The British system of special advocates for national security immigration cases survived a challenge under the free movement directive this week. While the Grand Chamber (Judge Von Danwitz) set some limits, those are the same as the limits already set by the ECtHR and the UK Supreme Court: Only when it is strictly necessary, and in any event the “essence” of the case must be disclosed. ZZ v. Secretary of State for the Home Department Cf. UK Human Rights Blog and Eutopia Law Blog
The big competition case last week was Bundeswettbewerbsbehörde v. Donau Chemie et al., where the Court (Judge Tizzano) held that access to a competition case file cannot be made subject to a right of veto of the parties. Even in cases of leniency submissions, the national court has to assess the balance of interests. Note that the new Commission proposal for a Directive on private damages suits in competition law forbids access to statements made in leniency submissions and settlement negotiations categorically. COM(2013) 404 Cf. Kartellblog and, on the Proposal, Recent Developments in European Consumer Law Blog
In January 2012, the General Court (Judge Forwood, of course) held that there was no longer any need to adjudicate the asset freeze case of Ayadi v. Commission, because Mr. Ayadi had since been removed from the asset freeze list. The Court (Judge Rosas) affirmed last month’s Grand Chamber judgement in Abdulbasit Abdulrahim v. Council (also by Judge Rosas) to hold that that was wrong. Ayadi v. Commission
In the Sardinian Hotel Aid case of HGA et al. v. Commission, the Court (Judge Arabadijev) signed off on the use by the Commission of a “corrective decision” in order to update a state aid procedure in mid-stream in light of new information provided by the Italian authorities (don’t ask). In so doing, the Court upheld the General Court’s decision in Regione autonoma della Sardegna et al. v. Commission (NL, DE, FR).
If one public authority hires another to clean its offices without any kind of (traditional) collaboration being established between them, that constitutes a public service contract under Directive 2004/18, meaning that it should have been tendered. Piepenbrock Dienstleistungen GmbH & Co. KG v. Kreis Düren
Ryanair lost its appeal in the Alitalia state aid case. The Commission’s decision finding that the loan provided by the state constituted unlawful state aid while the state’s other measures did not now stands. Ryanair v. Commission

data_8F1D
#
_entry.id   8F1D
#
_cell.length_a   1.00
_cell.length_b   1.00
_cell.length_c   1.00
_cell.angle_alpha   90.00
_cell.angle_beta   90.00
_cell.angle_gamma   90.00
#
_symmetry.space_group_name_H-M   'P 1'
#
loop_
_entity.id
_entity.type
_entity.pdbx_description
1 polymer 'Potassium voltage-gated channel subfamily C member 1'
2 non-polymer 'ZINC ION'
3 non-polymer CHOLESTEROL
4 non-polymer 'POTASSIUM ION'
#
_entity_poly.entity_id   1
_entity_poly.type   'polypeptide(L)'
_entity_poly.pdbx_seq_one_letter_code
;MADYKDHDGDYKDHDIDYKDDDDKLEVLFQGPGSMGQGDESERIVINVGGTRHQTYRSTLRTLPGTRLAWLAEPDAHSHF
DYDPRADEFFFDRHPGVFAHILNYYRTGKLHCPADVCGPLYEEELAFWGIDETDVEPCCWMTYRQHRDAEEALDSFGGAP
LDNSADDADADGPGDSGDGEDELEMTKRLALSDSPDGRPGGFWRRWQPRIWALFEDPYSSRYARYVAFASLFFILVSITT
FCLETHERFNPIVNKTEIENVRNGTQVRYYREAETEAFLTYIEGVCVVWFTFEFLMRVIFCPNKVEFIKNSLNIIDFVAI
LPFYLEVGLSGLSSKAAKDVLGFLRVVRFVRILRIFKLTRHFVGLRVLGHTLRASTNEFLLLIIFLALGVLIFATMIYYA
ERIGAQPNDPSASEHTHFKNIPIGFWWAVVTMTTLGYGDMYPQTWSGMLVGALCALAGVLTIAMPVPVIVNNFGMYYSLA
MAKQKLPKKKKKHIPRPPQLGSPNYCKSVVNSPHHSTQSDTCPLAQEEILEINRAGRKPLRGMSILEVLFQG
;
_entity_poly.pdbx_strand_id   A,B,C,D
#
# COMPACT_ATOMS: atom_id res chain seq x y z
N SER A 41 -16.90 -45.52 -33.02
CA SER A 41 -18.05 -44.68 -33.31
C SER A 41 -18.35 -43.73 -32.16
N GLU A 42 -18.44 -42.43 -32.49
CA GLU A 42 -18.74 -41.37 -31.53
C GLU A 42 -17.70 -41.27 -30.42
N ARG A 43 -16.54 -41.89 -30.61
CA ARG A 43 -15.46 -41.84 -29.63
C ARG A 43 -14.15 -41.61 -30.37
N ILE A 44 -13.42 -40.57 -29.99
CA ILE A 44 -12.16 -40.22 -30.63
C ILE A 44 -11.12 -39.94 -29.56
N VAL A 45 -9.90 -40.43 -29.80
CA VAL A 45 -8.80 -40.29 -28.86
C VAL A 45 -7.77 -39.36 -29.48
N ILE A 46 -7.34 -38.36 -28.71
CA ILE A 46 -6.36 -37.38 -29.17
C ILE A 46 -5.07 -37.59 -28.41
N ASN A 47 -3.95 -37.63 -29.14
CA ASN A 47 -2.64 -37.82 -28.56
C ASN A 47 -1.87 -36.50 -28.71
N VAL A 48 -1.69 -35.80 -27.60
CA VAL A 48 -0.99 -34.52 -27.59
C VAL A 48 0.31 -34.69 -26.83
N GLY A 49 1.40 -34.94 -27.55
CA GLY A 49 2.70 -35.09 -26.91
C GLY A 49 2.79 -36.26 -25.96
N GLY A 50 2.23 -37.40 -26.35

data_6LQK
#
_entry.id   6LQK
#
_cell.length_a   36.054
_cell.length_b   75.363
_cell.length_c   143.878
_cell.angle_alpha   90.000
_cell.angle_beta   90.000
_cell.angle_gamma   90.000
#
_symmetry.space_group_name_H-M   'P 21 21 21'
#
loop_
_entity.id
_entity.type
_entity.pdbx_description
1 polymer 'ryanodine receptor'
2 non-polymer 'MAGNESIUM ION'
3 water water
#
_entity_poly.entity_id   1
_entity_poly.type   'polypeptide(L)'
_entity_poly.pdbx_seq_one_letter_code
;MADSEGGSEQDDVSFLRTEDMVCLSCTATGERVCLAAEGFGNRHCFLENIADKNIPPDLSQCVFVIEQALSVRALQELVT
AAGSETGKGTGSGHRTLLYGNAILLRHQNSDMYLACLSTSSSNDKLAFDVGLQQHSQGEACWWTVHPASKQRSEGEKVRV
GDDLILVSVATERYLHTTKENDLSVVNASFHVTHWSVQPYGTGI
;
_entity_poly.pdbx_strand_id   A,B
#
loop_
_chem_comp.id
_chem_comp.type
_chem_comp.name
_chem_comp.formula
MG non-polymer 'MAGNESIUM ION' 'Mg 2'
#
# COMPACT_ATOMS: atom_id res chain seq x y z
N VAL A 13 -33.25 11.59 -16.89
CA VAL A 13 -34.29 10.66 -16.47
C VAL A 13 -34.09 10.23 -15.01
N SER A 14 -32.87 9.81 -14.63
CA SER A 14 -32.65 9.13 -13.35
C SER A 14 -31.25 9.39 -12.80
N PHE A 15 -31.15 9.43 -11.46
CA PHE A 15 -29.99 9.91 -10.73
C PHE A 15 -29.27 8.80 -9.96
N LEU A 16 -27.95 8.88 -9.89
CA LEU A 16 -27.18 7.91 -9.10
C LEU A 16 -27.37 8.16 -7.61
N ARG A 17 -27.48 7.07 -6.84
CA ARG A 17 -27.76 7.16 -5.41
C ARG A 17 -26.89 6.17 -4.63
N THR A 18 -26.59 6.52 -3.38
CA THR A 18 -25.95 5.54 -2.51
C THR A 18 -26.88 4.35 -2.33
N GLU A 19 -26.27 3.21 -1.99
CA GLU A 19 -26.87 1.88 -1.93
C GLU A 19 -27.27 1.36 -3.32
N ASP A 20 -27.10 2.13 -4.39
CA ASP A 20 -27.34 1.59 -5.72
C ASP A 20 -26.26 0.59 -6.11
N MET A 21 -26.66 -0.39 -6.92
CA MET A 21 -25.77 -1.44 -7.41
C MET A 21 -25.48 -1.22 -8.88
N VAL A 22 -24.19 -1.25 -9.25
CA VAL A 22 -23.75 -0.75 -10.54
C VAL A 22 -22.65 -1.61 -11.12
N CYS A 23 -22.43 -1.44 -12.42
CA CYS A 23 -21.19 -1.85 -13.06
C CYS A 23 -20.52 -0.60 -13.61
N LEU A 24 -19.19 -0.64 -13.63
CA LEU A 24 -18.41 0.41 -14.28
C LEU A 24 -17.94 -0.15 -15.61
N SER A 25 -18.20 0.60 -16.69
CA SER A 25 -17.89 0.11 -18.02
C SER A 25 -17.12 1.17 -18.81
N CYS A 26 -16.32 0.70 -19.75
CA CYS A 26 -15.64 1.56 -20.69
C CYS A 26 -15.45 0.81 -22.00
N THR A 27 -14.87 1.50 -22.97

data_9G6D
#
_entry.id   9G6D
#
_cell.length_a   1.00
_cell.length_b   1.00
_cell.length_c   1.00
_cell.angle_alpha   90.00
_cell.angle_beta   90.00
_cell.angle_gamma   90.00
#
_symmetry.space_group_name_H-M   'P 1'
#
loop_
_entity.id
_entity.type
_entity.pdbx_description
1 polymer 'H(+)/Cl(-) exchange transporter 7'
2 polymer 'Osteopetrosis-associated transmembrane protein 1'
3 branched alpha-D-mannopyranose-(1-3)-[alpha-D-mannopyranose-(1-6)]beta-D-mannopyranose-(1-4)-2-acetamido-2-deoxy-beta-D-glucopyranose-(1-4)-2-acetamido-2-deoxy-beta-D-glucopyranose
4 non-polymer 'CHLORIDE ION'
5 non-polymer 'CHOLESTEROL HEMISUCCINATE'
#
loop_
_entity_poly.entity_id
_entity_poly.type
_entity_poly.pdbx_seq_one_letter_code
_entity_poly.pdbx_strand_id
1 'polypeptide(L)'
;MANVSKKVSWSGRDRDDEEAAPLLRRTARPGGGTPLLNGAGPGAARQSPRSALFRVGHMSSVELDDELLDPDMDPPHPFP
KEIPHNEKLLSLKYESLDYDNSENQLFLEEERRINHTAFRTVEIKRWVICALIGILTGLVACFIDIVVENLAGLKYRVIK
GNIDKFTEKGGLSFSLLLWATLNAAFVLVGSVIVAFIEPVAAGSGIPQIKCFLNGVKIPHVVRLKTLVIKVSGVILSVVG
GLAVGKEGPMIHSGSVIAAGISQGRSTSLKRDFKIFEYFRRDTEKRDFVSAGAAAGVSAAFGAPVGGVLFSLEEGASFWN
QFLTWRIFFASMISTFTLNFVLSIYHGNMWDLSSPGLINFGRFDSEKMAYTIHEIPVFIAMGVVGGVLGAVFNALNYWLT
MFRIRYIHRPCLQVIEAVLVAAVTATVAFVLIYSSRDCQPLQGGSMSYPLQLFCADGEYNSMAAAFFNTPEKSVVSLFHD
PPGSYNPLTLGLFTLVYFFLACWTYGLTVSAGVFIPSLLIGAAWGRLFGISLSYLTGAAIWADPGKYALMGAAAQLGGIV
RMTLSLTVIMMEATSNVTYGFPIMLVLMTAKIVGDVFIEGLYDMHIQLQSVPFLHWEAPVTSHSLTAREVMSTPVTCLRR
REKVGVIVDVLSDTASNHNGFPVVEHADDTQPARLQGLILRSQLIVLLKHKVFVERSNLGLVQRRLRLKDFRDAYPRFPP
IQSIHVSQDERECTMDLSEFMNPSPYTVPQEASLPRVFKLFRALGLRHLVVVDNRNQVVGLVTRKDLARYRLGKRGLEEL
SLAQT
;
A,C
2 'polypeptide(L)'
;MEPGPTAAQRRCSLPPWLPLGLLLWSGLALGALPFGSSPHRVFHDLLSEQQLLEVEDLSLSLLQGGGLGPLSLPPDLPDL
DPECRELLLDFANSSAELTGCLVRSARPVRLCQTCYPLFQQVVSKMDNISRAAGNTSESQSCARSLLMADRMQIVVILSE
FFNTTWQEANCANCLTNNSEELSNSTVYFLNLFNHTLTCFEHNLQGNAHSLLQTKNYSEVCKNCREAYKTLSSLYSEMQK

As it turns out, just because you didn’t mention jurisdiction when opposing a the European order for payment, doesn’t mean you’ve forfeited the right to do so in the regular procedure under Regulation 44/2001. Goldbet Sportwetten v. Sperindeo
AG Mengozzi is proposing that, for a change, the Swiss should not end up holding the short end of the stick in a dispute about the tax-free amount for German inheritance tax. Welte v. Finanzamt Velbert
AG Kokott delivered an opinion on the rights of the citizen taxpayer when a Member State asks another Member State for information. She concluded that, as far as EU law is concerned, the citizen has no rights in this context. Jiří Sabou v. Finanční ředitelství pro hlavní město Prahu (NL, DE, FR)
The facts in the unfair commercial practices case of CHS Tour Services v. Team4 Travel make for a pretty interesting case, but tragically the ECJ’s portion of it is pretty straightforward. Defendant describes its arrangement as “exclusive” based on its contract with the hotel in question, plaintiff manages to book there anyway, and therefore challenges the use of “exclusive”. Result, according to AG Wahl: “Where a commercial practice falls within the scope of art. 5(4) of Directive 2005/29, it is of no relevance whether the criteria under art. 5(2)(a) and/or art. 5(2)(b) are also fulfilled.” So the plaintiff wins. Cf. Recent Developments in European Consumer Law Blog
According to AG Mengozzi, the requirement that you have to provide your fingerprints for your passport does not violate art. 8 Charter. Schwarz v. Stadt Bochum (DE, FR)
AG Jääskinen made some pointed remarks about the brevity with which the French Cour de Cassation formulated its prejudicial question (par 19), before concluding that the questions posed are irrelevant for the dispute at bar and therefore inadmissible. The case concerns the locus delicti of a case of alleged music piracy under Regulation 44/2001. Pinckney v. KDG Mediatech AG (NL, DE, FR)
The General Court (Judge Martins Ribeiro) handed down an interesting access to documents judgment last week. In Stichting Corporate Europe Observatory v. Commission, it held that the fact that certain documents about the EU-India free trade negotiations had been provided to trade associations – i.e. potentially to large numbers of people – did not mean that the Commission had essentially already made those documents public.